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We introduce higherorder, multiparameter, tree transducers (HMTTs, for short), which are kinds of higherorder tree transducers that take input trees and output a (possibly infinite) tree. We study the problem of checking whether the tree generated by a given HMTT conforms to a given output specification, provided that the input trees conform to input specifications (where both input/output specifications are regular tree languages). HMTTs subsume higherorder recursion schemes and ordinary tree transducers, so that their verification has a number of potential applications to verification of functional programs using recursive data structures, including resource usage verification, string analysis, and exact typechecking of XMLprocessing programs. We propose a sound but incomplete verification algorithm for the HMTT verification problem: the algorithm reduces the verification problem to a modelchecking problem for higherorder recursion schemes extended with finite data domains, and then uses (an extension of) Kobayashi’s algorithm for modelchecking recursion schemes. While the algorithm is incomplete (indeed, as we show in the paper, the verification problem is undecidable in general), it is sound and complete for a subclass of HMTTs called linear HMTTs. We have applied our HMTT verification algorithm to various program verification problems and obtained promising results.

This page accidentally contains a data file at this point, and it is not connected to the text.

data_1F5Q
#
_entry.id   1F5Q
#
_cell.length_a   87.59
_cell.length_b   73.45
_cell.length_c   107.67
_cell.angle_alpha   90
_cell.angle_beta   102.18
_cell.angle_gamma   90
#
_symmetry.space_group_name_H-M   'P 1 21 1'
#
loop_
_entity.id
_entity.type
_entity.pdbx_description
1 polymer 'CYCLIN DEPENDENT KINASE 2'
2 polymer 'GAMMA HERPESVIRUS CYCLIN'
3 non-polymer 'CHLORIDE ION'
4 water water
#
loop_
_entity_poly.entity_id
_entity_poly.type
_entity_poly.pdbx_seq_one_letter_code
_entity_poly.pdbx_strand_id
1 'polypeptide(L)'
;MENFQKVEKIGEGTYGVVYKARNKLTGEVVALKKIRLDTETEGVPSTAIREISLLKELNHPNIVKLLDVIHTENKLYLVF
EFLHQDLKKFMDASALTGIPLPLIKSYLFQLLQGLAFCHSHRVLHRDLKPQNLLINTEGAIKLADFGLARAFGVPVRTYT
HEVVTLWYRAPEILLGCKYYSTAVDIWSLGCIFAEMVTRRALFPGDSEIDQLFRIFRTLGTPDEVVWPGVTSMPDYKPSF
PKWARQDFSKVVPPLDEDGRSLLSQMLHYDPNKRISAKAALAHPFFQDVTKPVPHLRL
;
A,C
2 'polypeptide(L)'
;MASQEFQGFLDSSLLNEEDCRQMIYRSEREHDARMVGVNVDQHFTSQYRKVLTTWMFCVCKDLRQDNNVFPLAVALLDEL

Introspective Pushdown Analysis of HigherOrder Programs
"... In the static analysis of functional programs, pushdown flow analysis and abstract garbage collection skirt just inside the boundaries of soundness and decidability. Alone, each method reduces analysis times and boosts precision by orders of magnitude. This work illuminates and conquers the theoreti ..."
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Cited by 21 (13 self)